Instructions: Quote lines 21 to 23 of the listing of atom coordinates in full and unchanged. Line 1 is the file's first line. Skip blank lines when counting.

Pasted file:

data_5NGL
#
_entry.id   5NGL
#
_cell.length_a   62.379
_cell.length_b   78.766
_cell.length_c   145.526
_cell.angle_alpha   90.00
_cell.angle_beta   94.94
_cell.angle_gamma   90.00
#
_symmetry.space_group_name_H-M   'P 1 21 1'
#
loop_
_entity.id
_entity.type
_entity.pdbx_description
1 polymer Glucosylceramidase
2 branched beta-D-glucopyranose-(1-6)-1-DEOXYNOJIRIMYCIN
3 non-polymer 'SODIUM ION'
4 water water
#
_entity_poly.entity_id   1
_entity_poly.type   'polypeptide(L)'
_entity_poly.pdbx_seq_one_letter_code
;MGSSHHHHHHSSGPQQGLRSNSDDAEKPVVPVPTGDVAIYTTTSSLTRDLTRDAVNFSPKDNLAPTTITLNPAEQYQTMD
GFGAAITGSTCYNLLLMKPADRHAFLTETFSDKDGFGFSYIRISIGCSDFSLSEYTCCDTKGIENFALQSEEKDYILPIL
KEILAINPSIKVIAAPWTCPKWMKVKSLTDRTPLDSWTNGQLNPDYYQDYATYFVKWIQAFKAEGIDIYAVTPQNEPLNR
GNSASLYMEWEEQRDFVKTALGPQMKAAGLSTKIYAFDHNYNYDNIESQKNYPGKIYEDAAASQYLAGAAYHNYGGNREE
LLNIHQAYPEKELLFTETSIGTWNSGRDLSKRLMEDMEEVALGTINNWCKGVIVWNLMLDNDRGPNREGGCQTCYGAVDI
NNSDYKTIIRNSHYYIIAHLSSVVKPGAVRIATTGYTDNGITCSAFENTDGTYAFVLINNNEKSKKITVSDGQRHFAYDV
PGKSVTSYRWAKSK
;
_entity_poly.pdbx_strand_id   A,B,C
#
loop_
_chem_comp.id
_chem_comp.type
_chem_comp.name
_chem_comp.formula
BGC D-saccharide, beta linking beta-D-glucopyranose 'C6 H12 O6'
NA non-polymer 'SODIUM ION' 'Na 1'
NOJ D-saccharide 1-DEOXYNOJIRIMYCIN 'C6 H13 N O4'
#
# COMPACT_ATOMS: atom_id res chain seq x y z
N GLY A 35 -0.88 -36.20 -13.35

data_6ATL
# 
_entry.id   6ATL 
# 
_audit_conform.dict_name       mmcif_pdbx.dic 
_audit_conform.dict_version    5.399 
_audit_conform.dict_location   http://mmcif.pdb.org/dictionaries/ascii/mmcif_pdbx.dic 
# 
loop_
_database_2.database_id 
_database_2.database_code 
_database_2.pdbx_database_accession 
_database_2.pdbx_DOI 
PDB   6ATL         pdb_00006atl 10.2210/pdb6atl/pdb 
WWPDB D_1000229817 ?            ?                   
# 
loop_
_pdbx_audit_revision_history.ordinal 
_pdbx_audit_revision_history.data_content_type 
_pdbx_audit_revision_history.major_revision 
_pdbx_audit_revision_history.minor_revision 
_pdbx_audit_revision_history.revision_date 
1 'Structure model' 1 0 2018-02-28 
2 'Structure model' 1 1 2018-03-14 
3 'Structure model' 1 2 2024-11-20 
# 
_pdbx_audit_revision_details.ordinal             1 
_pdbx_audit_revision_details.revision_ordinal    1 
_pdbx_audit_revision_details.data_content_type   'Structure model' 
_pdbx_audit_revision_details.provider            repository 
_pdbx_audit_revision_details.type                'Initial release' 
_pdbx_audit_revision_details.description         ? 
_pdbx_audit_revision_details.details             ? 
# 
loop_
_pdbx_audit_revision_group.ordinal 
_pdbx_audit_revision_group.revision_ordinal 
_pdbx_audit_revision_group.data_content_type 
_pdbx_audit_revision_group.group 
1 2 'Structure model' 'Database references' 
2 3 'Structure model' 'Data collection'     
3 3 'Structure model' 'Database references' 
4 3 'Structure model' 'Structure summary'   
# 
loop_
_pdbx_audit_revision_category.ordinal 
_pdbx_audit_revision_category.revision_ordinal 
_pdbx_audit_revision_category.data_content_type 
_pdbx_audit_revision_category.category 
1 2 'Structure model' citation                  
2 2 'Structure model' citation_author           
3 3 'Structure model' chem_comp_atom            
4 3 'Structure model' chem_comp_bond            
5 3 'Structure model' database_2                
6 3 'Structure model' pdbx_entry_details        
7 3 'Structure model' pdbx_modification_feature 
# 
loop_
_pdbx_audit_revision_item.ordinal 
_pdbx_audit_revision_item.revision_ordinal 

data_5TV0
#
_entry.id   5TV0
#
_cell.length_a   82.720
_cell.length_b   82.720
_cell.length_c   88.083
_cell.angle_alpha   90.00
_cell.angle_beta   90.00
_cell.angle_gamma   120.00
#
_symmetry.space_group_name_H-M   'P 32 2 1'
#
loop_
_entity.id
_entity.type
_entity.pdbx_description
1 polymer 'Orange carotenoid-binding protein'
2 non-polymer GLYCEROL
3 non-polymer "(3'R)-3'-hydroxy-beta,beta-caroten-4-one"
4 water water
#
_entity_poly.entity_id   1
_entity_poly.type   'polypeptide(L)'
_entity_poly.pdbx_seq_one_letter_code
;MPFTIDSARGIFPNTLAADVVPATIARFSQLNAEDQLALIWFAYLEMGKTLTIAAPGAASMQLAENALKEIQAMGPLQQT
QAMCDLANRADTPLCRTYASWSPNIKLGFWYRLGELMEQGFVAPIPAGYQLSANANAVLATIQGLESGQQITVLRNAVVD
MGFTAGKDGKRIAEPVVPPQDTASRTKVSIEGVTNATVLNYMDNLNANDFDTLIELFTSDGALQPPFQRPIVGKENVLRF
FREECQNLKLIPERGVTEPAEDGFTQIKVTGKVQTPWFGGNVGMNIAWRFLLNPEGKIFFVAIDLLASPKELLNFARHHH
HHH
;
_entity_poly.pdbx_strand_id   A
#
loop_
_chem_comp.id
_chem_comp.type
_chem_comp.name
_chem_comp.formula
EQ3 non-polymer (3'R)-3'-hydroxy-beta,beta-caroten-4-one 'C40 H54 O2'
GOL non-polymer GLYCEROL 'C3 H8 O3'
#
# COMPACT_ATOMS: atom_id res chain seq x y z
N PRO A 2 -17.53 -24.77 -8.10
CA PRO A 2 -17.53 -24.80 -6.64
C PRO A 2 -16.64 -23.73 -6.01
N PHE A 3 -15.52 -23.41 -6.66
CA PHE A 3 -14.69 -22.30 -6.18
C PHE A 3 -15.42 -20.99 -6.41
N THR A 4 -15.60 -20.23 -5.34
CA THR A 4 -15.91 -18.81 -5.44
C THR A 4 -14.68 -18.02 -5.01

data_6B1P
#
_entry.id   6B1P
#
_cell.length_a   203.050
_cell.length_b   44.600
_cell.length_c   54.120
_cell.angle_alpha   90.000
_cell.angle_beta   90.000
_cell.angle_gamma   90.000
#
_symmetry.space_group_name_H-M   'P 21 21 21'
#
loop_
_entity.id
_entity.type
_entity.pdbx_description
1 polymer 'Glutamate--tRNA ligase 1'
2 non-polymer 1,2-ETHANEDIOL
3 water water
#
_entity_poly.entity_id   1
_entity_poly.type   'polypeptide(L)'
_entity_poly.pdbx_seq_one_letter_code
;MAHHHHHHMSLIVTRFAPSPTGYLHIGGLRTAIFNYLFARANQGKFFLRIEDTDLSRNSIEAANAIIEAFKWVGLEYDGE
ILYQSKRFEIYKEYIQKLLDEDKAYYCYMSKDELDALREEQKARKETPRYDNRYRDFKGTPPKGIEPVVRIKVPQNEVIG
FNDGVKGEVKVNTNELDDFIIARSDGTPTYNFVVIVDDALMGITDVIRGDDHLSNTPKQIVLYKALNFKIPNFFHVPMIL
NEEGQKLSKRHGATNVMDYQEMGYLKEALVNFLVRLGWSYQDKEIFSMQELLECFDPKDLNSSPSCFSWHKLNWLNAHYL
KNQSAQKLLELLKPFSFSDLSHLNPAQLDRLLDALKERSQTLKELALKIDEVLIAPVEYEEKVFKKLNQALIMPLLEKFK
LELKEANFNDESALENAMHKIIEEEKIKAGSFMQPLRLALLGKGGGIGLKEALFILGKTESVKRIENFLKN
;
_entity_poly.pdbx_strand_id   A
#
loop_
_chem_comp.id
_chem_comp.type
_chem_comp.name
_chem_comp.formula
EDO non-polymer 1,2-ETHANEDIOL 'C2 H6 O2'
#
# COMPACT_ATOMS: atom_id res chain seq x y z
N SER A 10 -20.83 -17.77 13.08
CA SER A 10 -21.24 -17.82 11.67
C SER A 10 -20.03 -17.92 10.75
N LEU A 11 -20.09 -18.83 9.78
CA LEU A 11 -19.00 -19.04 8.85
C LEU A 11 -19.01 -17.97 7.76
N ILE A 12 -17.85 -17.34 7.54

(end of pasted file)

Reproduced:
4 water water
#
_entity_poly.entity_id   1